Tech and Industry Groups Urge Congress to Act on OPEN Data Bill

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The Center for Data Innovation, along with 82 other civil society organizations, signed a letter on April 5 urging Congress to act on a piece of legislation that would spur open Federal data.

The signers pushed for congressional action on the Open, Permanent, Electronic, and Necessary Government Data Act, which would establish a policy requiring Federal agencies to ensure that their data is accessible to the public.

“This legislation would institutionalize the federal government’s commitment to open data and allow the United States to remain a world leader on open data,” the letter states. “Given the many benefits of this legislation, as well as the broad industry and public support for open data, we respectfully ask this Congress to take quick and decisive action on this bill.”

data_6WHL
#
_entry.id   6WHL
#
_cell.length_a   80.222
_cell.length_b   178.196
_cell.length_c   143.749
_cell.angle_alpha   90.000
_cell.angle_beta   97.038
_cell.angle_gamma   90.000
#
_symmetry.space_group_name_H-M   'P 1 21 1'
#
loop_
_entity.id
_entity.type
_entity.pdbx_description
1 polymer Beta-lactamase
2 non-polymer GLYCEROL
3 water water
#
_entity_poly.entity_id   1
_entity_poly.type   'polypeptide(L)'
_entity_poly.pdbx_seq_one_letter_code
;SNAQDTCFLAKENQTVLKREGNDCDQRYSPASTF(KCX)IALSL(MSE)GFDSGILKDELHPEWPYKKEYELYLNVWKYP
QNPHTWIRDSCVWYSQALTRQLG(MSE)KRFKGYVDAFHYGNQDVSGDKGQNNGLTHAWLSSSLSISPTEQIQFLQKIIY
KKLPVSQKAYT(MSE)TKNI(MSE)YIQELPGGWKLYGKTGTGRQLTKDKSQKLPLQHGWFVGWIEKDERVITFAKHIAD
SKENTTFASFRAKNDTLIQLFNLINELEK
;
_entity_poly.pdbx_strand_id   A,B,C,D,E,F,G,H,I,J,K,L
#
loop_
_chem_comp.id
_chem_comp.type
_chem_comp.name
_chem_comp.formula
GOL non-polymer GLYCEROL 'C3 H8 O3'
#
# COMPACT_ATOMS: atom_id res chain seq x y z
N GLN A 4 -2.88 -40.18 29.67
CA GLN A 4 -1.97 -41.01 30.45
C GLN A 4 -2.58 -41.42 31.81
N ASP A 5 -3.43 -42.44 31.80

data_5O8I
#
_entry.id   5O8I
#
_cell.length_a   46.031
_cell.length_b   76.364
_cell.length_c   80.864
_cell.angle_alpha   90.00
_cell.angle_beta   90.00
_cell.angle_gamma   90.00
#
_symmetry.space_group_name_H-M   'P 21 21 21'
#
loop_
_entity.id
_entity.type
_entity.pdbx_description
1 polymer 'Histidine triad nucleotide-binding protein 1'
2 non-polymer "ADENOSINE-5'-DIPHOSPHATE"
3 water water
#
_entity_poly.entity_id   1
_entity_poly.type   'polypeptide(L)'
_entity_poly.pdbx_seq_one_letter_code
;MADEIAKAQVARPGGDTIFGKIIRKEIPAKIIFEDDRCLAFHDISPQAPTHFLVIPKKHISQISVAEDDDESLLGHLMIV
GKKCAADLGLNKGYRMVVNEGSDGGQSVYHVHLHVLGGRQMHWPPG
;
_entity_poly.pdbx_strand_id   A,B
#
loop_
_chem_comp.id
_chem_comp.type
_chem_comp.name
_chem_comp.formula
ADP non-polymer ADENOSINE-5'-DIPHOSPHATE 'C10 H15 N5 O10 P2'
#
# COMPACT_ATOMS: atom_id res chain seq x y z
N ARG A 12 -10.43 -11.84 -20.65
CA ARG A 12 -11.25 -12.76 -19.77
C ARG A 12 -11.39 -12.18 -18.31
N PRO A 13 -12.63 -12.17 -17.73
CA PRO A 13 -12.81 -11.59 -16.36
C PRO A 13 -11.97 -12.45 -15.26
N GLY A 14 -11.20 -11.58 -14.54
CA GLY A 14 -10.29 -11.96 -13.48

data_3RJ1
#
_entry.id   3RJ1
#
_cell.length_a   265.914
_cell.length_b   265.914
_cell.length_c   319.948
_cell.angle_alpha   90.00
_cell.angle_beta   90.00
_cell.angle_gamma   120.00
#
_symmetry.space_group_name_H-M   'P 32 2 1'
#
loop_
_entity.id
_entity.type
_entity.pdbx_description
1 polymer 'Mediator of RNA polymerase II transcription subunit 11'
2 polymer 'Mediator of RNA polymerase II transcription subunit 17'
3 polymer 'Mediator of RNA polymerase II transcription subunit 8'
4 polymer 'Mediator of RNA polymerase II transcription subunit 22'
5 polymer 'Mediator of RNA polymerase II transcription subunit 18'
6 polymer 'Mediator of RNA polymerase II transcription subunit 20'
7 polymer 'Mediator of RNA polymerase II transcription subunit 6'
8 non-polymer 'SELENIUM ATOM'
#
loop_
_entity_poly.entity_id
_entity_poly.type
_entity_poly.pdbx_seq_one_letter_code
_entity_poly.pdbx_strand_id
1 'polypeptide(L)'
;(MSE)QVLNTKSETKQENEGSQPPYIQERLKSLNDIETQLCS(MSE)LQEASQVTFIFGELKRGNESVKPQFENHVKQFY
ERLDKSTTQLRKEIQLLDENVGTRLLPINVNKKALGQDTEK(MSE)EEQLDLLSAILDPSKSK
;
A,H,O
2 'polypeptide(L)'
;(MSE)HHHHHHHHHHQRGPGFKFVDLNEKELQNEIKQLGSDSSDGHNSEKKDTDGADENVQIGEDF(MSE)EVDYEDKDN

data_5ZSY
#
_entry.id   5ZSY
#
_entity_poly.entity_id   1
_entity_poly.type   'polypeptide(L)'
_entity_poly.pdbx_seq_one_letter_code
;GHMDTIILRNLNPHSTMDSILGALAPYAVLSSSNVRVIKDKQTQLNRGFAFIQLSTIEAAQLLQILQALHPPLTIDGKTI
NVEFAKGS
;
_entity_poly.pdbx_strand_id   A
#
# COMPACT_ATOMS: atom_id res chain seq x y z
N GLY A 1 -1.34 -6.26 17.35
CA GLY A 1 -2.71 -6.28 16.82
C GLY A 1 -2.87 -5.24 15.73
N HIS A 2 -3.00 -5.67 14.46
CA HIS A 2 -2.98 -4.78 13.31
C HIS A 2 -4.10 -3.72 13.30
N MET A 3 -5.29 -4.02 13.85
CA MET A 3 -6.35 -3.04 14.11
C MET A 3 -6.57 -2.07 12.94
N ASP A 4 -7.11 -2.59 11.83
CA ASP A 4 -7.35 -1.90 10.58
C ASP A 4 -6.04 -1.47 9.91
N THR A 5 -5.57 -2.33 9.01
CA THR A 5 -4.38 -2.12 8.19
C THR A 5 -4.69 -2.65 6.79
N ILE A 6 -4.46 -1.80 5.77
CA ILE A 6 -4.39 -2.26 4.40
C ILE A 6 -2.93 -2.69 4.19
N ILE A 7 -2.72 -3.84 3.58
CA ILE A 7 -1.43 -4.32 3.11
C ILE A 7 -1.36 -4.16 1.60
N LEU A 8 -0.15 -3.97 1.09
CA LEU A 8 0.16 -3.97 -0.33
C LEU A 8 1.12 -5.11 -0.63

Rep. Derek Kilmer, D-Wash., Rep. Blake Farenthold,  R-Texas, Sen. Brian Schatz, D-Hawaii, and Sen. Ben Sasse, R-Neb., introduced the OPEN Government Data Act last week. The Center for Data Innovation, a nonprofit research institute supporting data-driven change, sent the letter to leaders of both the House Oversight and Government Reform Committee and the Senate Homeland Security and Governmental Affairs Committee.

Among the signers were technology companies, such as Amazon Web Services, IBM, and Oracle, and advocacy groups, including the Electronic Frontier Foundation and the Sunlight Foundation. Trade associations, such as the Consumer Technology Association and the Software and Information Industry Association, also signed the letter.

“The U.S. government maintains an enormous supply of valuable data that has been paid for by taxpayers. Swift passage of this bipartisan legislation would send a clear signal that when it comes to open data, the United States is finally open for business,” said Daniel Castro, director of the Center for Data Innovation. “The broad base of supporters for this legislation—from leading tech companies to influential advocacy groups and trade associations—should send a strong message to Congress that there is an appetite for swift action on this bill.”

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